Recent scan identified the following vulnerability and i did not find any valid information associated to it.
Appreciate quick help on this.
"Microsoft Windows TCP Parameters, TCP/IP Hardening Guidelines"
The Threat and Solution section of this QID 90128 contains detailed information on hardening your TCP/IP stack.
From the QID:
You can harden the TCP/IP stack on a Windows 2000/2003 or Windows XP computer by customizing these registry values, which are stored in the registry key: HKLM\System\CurrentControlSet\Services\Tcpip\Parameters\
EnablePMTUDiscovery: Determines whether path MTU discovery is enabled (1), in which case TCP attempts to discover the largest packet size over the path to a remote host. When path MTU discovery is disabled (0), the path MTU for all TCP connections will be fixed at 576 bytes.
DisableIPSourceRouting: Determines whether a computer allows clients to predetermine the route that packets take to their destination. When this value is set to 2, the computer will disable source routing for IP packets.
NoNameReleaseOnDemand: Determines whether the computer will release its NetBIOS name if requested by another computer or a malicious packet attempting to hijack the computer's NetBIOS name. This is configured under HKLM\System\CurrentControlSet\Services\Netbt\Parameters
PerformRouterDiscovery: Determines whether the computer performs router discovery on this interface. Router discovery solicits router information from the network and adds the information retrieved to the route table. Setting this value to 0 will prevent the interface from performing router discovery.
EnableDeadGWDetect: Determines whether the computer will attempt to detect dead gateways. When dead gateway detection is enabled (by setting this value to 1), TCP might ask IP to change to a backup gateway if a number of connections are experiencing difficulty. Backup gateways are defined in the TCP/IP configuration dialog box in the Network Control Panel for each adapter. When you leave this setting enabled, it's possible for an attacker to redirect the server to a gateway of his choosing.
EnableICMPRedirect: When ICMP redirects are disabled (by setting the value to 0), attackers cannot carry out attacks that require a host to redirect the ICMP-based attack to a third party.
SynAttackProtect: Enables SYN flood protection in Windows 2000 and Windows XP. You can set this value to 0, 1, or 2. The default setting 0 provides no protection. Setting the value to 1 will activate SYN/ACK protection contained in the TCPMaxPortsExhausted, TCPMaxHalfOpen, and TCPMaxHalfOpenRetried values. Setting the value to 2 will protect against SYN/ACK attacks by more aggressively timing out open and half-open connections. For Windows 2003, the recommended value is 1.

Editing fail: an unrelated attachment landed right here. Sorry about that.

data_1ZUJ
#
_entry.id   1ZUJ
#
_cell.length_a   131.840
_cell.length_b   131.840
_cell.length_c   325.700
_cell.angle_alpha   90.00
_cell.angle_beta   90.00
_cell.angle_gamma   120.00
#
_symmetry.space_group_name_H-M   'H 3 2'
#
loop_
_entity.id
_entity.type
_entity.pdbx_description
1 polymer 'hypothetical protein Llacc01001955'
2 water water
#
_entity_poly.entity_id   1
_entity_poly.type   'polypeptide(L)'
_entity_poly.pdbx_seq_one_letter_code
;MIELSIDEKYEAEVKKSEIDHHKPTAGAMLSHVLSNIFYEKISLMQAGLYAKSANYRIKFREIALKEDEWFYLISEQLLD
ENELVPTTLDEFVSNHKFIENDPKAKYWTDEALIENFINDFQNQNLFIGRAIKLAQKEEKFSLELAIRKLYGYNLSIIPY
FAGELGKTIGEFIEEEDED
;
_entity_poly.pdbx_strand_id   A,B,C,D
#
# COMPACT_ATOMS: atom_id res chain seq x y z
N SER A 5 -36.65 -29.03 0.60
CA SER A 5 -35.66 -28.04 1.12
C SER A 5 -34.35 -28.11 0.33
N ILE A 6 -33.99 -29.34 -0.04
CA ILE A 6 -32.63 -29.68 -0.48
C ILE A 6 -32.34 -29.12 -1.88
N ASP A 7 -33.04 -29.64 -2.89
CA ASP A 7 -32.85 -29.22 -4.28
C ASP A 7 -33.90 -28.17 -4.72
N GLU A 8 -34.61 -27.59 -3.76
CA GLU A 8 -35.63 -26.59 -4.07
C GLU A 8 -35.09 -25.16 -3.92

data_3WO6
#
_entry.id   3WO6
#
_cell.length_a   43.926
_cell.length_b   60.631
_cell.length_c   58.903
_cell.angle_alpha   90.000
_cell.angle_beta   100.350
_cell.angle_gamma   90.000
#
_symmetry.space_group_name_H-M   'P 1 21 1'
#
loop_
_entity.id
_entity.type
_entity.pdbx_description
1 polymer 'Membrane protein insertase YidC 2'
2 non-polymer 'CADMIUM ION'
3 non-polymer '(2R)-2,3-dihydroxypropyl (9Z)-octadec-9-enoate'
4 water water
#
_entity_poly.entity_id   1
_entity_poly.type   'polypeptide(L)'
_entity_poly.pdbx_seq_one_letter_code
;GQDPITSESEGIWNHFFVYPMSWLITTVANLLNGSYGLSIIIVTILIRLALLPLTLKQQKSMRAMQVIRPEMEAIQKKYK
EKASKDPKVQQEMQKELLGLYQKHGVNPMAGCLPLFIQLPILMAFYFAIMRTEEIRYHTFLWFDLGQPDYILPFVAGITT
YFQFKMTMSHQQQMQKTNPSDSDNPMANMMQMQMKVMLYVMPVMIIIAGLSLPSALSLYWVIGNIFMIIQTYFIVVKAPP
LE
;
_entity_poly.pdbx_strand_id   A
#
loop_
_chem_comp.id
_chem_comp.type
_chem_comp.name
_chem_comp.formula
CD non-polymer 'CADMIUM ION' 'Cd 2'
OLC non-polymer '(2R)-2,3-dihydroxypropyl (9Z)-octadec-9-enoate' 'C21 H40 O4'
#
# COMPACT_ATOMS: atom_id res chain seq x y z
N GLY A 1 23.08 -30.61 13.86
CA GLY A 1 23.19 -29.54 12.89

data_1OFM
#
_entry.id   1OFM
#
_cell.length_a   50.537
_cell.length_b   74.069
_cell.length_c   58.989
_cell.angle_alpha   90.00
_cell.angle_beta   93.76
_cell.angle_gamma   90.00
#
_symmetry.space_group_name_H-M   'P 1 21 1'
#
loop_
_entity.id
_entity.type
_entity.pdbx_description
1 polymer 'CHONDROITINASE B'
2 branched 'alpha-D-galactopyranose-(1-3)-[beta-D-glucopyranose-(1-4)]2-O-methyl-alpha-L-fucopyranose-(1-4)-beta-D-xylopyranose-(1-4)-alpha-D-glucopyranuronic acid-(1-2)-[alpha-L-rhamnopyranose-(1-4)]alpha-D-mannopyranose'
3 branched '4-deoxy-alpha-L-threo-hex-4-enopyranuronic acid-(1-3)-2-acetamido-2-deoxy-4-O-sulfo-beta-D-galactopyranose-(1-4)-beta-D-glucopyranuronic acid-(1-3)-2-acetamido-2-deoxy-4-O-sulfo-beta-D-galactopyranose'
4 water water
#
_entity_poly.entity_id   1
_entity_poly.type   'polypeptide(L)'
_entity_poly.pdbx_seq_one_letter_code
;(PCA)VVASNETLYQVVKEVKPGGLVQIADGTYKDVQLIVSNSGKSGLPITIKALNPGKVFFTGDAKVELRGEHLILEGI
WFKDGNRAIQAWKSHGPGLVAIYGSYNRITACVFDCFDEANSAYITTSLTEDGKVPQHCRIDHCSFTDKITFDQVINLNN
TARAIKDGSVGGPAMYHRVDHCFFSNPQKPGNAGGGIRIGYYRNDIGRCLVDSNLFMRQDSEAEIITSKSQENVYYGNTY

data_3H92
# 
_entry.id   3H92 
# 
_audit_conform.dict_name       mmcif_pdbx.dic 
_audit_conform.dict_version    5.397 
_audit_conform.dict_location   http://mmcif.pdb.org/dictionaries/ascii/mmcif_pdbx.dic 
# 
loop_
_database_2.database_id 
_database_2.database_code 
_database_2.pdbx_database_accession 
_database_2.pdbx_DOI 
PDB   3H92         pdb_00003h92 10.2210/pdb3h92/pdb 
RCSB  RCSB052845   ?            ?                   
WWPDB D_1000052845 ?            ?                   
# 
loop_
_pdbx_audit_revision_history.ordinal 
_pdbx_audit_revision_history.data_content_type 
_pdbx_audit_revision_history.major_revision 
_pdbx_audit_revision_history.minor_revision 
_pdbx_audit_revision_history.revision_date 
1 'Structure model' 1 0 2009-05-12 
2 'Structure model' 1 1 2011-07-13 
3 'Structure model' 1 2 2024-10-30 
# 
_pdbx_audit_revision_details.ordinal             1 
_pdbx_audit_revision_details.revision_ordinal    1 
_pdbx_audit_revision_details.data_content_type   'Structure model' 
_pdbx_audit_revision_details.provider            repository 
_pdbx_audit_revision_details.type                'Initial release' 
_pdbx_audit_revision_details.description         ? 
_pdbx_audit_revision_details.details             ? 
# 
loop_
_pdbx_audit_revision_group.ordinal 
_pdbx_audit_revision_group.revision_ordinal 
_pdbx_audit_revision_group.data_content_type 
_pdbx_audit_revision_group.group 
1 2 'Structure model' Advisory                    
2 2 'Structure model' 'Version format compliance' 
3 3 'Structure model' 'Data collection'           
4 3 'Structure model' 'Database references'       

TCPMaxConnectResponseRetransmissions: Determines how many times TCP retransmits an unanswered SYN/ACK message. TCP retransmits acknowledgments until the number of retransmissions specified by this value is reached.
TCPMaxHalfOpen: Determines how many connections the server can maintain in the half-open state before TCP/IP initiates SYN flooding attack protection. This entry is used only when SYN flooding attack protection is enabled on this server, that is when the value of the SynAttackProtect entry is 1 or 2 and the value of the TCPMaxConnectResponseRetransmissions entry is at least 2.
TCPMaxHalfOpenRetired: Determines how many connections the server can maintain in the half open state even after a connection request has been retransmitted. If the number of connections exceeds the value of this entry, TCP/IP initiates SYN flooding attack protection. This entry is used only when SYN flooding attack protection is enabled on this server, that is when the value of the SynAttackProtect entry is 1 and the value of the TCPMaxConnectResponseRetransmissions entry is at least 2.
Refer to the Microsoft Security Topics document called How To: Harden the TCP/IP Stack for a detailed description of these parameters and other impacts these might have before deploying these settings.
I have another question on the QID 90128:
All recommended parameters have been configured and deployed to some test machines.
When I check the Qualys report some days later for a specific testmachine, I still get the vulnerability.
When controlling the recommended & actual values: they are identical.
Can somebody explain this behaviour + explain how to stop this vulnerability from being reported as vulnerable?
You best bet is to open a support case... The only way someone could really assist you would be for you to share actual data which I doubt you would nor would I recommend. You can upload data securely with support and they can help you diagnose what is going on.
I agree. You should open a support case to get this investigated.
Meanwhile, if you'd like to ignore this vulnerability (so it doesn't show up on your reports), check this: Want to ignore a vulnerability?
Retrieving data ...